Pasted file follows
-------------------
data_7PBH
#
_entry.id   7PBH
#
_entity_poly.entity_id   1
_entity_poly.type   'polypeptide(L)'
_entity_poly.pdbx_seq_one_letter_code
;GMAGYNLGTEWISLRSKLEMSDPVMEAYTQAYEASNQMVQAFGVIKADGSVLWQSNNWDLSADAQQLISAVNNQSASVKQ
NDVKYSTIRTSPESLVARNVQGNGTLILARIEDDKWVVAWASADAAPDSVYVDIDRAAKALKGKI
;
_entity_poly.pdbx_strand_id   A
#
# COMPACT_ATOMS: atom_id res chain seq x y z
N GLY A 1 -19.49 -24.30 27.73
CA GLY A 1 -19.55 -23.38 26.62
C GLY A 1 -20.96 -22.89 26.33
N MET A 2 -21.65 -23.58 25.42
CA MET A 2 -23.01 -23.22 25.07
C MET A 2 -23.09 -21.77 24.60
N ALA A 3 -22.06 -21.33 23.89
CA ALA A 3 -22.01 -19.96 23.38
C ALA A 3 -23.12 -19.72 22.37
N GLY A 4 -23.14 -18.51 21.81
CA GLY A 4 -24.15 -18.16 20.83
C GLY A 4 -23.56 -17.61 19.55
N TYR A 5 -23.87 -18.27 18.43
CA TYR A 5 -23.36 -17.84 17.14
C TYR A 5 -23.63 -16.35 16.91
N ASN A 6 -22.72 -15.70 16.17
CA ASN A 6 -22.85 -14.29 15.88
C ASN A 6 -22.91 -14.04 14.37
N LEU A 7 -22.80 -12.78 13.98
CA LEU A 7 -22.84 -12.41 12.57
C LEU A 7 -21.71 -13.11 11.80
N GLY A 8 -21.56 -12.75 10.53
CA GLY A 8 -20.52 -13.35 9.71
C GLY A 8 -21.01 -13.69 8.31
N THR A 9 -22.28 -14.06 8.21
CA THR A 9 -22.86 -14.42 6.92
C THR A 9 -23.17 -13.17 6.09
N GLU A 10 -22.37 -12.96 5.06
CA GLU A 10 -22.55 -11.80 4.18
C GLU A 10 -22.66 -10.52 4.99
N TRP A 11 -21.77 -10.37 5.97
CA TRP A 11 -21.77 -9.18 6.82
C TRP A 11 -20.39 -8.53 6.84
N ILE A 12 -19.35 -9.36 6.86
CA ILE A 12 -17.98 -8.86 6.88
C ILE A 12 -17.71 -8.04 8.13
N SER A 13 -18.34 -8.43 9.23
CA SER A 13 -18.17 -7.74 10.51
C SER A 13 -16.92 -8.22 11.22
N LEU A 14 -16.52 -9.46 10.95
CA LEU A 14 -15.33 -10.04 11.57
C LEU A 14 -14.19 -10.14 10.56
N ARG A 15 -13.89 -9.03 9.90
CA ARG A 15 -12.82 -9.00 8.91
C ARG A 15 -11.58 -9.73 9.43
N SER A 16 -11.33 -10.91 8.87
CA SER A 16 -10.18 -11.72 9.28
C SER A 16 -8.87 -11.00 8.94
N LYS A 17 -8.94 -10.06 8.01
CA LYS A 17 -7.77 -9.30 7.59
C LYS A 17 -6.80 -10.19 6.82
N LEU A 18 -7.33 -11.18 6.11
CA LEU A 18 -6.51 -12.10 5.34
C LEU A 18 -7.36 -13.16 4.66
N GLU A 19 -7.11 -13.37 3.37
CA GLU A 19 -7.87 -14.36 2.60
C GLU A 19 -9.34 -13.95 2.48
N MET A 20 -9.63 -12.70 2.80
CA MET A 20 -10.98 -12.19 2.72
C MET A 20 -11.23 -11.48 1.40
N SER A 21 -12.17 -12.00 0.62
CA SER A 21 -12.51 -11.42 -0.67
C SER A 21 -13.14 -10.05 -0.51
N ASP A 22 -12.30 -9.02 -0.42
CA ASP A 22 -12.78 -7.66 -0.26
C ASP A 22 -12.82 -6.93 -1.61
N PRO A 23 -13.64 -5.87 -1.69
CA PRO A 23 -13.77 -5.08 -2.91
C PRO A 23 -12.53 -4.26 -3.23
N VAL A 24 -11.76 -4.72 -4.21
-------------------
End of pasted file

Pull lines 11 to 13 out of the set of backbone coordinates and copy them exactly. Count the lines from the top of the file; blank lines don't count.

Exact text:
_entity_poly.pdbx_strand_id   A
#
# COMPACT_ATOMS: atom_id res chain seq x y z